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Brewing tensions

After reading this you’ll probably open an email or get a text from friend asking to meet up for coffee. Where will you be heading?

In most major cities, pretty well neighborhood has this recognizable coffee shop around the corner. In the early 1990s, Starbucks strategically plugged themselves on-screen, in big blockbuster hits. The brand has become a symbol of designer drinks, in stylish settings and conveniently located in large bookstores, namely the Chapters-Indigo company. New mommies to college grads alike have become brand ambassadors to the faithful Starbucks. Job interviews and networking events are often spotted in the café. Even organizations and small groups hold monthly meetings in the communal hot spot.

But what happens when the advocates for gun rights and of gun control meet up at the same place? The latter demanded that the coffee chain prevent the other group from meeting and in attempt to duck the controversial debate, Starbucks itself is caught in the cross fire. But keeping an open discussion between or among such groups in the public sphere, on private property, is a tricky line to tow. Because one of the ways Starbucks has stood out is in promoting itself as, “not a place to have coffee, but an experience.”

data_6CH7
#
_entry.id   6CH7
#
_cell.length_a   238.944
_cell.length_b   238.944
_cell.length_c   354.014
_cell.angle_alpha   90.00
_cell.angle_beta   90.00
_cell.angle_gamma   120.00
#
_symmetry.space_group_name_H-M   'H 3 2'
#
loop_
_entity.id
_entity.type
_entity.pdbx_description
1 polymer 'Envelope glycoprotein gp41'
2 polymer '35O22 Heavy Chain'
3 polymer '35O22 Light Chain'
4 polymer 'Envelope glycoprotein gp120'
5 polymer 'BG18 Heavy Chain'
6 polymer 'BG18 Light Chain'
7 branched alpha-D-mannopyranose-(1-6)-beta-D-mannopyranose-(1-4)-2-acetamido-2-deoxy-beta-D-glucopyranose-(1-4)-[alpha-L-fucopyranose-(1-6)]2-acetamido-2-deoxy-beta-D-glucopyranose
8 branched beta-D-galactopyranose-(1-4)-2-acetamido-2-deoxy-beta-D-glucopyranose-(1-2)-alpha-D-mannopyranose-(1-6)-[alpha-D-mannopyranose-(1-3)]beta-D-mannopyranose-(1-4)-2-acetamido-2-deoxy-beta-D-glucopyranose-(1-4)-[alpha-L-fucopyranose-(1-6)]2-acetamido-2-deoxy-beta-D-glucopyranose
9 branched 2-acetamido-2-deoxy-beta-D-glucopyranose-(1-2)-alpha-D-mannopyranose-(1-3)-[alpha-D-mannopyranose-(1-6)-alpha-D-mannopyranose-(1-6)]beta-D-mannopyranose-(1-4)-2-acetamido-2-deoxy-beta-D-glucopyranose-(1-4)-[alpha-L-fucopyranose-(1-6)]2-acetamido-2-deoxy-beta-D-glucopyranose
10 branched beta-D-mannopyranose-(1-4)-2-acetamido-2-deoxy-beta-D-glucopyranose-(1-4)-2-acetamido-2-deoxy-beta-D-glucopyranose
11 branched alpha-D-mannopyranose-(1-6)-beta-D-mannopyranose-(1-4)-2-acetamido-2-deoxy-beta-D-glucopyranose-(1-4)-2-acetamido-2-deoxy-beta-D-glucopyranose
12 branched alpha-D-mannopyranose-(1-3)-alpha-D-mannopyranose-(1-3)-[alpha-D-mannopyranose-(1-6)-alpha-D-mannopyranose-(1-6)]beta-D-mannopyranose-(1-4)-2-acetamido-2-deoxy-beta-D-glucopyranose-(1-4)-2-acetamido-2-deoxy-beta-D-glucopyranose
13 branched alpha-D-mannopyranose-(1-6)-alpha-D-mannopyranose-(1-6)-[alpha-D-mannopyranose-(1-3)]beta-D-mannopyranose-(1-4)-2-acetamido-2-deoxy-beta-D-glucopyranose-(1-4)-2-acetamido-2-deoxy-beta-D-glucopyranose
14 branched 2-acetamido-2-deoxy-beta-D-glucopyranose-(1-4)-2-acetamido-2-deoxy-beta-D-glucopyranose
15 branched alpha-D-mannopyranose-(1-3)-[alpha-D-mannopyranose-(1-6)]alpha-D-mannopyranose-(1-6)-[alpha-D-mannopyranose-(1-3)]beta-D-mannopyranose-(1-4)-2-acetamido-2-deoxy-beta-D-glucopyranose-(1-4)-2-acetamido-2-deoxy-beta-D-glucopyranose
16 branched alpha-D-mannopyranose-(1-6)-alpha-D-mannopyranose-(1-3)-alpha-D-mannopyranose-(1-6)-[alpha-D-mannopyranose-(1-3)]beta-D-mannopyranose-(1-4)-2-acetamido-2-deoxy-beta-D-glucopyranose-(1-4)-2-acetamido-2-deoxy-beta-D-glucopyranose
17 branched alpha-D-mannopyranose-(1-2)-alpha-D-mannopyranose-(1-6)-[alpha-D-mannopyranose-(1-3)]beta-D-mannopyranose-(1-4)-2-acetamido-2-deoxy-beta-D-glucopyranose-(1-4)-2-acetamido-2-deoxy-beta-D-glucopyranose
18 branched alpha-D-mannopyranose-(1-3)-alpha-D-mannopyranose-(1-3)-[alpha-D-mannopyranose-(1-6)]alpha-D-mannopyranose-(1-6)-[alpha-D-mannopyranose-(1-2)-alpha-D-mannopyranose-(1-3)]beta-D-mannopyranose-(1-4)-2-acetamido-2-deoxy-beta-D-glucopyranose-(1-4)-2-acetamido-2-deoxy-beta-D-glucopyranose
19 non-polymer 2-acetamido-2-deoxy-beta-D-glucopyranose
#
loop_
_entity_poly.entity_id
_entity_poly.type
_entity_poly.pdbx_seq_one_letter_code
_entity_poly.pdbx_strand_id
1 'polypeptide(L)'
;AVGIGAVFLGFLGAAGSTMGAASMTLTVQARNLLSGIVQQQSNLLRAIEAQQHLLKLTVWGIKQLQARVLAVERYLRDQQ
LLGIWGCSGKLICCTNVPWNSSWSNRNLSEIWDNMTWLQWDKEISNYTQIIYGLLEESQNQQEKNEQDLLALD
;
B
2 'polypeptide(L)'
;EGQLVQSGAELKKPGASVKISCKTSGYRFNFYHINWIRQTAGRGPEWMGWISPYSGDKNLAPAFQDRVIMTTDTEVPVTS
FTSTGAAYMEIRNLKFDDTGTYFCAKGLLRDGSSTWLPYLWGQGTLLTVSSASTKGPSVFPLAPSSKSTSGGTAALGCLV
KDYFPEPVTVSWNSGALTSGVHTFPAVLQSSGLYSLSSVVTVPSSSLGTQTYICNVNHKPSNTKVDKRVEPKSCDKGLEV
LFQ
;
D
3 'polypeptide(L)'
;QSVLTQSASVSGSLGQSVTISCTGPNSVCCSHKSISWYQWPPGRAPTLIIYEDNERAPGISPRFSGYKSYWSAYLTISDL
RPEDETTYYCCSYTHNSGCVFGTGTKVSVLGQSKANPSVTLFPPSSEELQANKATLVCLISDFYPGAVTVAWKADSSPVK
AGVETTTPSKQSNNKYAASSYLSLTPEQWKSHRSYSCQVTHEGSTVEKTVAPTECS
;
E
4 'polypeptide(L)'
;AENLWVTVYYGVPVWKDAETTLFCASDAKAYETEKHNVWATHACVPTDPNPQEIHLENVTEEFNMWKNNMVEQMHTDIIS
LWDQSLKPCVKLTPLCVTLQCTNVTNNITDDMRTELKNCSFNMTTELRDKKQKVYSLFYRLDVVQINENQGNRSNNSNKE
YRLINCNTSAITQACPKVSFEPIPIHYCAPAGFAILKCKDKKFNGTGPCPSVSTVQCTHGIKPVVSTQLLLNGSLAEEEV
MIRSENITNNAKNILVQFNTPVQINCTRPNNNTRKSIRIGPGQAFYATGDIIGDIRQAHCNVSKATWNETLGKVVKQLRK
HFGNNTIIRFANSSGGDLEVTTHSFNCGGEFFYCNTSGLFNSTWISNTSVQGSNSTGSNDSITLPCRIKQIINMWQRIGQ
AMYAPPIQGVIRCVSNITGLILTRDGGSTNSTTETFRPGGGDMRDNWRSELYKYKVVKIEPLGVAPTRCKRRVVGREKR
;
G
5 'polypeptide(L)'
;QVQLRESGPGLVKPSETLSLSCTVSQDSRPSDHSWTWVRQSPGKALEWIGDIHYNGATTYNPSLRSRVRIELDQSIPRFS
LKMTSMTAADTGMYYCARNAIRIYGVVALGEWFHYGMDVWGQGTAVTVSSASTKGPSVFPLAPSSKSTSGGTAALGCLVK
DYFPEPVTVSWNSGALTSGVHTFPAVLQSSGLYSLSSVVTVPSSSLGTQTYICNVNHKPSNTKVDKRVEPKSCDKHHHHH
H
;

While the controversy may have put the company in a tough spot, it really isn’t such a bad situation. In fact, it could be spun has a positive from the public relations view. After all, making the news –in whatever shape or form—does keep customers thinking about Starbucks, reinforcing the brand in tough times; not bad at all. Especially since Starbucks considers itself a “third place” apart from home and the office, a place where people to segregate or, escape from work.

Personally, I’m pretty dedicated to the fair trade, independent types but will also go for the occasional Tim Hortons. The truth of the matter is I have some personal beef with how Starbucks has come to be. My first job in high school was working for a joint Canadian bagel and coffee shop that was new to the corner. When Starbucks opened a few months later, they had recruited some of their coffee customer agents from our store because they had already been trained on the cappuccino machines. To top it off, they persuaded a few people by asking how much they were paid and offered them a dollar extra, if they came over. It was pretty weasel-y but it does make smart business sense, regardless.


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